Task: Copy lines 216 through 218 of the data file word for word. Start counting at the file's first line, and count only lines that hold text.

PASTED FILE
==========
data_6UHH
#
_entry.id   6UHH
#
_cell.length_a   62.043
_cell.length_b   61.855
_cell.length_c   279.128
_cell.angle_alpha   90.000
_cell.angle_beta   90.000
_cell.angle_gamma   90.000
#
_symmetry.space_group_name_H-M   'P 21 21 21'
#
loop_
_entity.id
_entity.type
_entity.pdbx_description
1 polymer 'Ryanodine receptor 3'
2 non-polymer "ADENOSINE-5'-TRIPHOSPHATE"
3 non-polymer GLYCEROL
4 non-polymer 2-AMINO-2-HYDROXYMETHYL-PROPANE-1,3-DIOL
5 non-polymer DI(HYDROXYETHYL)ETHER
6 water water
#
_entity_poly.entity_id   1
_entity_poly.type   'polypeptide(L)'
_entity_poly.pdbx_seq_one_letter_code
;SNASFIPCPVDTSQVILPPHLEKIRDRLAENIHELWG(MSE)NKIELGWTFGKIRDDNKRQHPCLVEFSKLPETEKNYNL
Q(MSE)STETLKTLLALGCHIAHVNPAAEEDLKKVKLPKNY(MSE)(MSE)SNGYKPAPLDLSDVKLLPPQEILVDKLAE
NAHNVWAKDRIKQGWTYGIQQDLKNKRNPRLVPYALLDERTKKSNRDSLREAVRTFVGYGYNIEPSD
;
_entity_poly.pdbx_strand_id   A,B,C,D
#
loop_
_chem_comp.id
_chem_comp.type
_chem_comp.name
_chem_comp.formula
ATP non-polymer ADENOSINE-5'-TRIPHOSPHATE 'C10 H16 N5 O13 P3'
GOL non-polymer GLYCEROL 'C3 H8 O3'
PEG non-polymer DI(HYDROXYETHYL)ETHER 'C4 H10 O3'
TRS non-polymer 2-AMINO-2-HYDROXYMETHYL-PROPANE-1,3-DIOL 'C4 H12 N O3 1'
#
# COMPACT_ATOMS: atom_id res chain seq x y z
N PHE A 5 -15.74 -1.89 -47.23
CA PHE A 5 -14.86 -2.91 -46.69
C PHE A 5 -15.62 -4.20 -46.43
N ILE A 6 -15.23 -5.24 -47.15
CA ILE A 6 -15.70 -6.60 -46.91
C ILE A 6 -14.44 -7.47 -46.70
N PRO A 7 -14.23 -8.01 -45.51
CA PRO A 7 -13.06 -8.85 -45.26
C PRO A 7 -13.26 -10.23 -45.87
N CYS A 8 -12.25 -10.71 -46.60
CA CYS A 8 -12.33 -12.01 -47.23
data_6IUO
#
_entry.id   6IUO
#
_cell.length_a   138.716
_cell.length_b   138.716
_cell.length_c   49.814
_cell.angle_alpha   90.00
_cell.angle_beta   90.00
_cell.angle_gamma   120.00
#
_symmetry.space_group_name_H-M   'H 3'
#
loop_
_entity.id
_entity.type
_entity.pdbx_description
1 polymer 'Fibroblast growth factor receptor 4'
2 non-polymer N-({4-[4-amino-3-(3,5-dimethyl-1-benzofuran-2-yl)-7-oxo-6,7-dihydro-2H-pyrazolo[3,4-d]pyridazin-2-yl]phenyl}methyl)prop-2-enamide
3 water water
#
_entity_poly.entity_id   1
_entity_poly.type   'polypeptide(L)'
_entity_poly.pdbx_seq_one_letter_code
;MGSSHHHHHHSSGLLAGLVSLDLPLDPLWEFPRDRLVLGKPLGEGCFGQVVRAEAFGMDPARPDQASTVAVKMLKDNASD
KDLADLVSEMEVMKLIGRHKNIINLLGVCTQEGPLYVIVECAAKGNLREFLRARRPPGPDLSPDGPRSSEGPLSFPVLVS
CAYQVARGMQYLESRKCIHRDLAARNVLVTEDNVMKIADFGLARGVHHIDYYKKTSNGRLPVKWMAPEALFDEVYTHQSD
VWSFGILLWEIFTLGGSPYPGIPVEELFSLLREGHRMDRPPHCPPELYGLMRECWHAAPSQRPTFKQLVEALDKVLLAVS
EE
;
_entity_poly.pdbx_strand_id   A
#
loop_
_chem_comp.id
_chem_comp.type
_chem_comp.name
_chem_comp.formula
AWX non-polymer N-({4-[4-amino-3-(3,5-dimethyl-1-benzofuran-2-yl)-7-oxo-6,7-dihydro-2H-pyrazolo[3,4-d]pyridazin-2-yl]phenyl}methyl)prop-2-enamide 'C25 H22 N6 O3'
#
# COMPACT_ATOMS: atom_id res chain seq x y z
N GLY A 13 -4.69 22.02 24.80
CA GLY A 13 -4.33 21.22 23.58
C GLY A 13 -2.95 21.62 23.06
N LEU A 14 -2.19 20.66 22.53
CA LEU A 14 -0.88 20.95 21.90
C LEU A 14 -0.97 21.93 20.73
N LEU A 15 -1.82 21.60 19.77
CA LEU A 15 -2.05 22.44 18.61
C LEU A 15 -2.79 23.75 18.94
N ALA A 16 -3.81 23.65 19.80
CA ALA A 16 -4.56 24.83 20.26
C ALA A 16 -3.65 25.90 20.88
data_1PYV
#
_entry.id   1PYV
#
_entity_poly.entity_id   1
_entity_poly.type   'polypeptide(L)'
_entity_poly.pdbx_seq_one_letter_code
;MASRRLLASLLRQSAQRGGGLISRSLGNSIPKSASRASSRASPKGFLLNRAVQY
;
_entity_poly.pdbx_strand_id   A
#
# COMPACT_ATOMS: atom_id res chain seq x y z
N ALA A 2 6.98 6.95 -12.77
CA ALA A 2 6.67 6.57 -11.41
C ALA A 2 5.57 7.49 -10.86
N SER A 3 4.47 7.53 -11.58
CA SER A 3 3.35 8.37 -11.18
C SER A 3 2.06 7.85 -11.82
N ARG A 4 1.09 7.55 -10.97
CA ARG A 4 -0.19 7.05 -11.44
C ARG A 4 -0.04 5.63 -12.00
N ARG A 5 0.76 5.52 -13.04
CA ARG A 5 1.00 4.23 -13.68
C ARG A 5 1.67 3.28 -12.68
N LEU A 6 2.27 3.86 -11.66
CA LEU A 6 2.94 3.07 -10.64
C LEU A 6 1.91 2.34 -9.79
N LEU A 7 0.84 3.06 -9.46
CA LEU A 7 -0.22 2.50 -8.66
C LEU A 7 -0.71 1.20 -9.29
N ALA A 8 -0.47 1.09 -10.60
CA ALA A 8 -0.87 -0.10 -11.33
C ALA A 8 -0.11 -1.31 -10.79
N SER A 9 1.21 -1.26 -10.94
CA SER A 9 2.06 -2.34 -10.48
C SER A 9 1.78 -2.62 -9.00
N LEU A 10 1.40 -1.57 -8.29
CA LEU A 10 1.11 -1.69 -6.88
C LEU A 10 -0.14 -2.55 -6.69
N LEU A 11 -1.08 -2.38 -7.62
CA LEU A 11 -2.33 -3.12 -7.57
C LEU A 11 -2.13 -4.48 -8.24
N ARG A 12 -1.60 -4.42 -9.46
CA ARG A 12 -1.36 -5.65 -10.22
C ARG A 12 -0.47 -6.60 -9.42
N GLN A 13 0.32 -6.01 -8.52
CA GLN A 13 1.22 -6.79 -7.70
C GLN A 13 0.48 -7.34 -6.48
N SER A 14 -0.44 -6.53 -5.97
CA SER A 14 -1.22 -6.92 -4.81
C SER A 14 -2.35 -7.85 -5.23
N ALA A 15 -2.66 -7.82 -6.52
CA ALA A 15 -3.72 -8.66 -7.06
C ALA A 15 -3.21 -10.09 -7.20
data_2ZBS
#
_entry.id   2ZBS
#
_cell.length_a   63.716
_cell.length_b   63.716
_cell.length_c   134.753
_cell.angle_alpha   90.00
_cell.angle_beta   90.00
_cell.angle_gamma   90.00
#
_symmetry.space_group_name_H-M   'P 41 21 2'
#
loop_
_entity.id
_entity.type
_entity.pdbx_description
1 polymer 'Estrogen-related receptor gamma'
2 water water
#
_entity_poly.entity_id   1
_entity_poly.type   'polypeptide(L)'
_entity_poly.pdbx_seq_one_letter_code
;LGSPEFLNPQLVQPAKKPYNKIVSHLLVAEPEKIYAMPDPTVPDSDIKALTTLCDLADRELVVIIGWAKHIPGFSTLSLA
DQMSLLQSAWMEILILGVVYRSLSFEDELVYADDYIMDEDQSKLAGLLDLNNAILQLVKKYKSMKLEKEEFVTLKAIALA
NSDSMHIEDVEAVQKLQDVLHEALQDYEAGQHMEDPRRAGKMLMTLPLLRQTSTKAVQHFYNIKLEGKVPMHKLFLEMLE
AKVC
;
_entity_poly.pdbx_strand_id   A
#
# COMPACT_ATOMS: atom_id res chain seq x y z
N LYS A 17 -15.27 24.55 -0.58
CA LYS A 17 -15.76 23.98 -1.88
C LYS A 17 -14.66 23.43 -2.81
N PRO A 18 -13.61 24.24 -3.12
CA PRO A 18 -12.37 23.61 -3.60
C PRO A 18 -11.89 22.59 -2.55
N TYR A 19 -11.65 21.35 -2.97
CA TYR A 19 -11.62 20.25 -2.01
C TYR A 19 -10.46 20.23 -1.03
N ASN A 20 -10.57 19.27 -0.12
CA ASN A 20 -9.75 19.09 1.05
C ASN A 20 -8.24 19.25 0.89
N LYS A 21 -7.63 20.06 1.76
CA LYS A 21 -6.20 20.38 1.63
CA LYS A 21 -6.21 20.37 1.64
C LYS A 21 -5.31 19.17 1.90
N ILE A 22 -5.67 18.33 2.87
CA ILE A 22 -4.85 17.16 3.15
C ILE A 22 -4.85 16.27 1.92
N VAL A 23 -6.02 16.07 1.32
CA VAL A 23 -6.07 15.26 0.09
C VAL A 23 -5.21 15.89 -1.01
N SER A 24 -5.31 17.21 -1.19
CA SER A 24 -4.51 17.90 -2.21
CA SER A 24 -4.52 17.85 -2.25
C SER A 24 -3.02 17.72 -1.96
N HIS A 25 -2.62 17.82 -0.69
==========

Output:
CA SER A 24 -4.51 17.90 -2.21
CA SER A 24 -4.52 17.85 -2.25
C SER A 24 -3.02 17.72 -1.96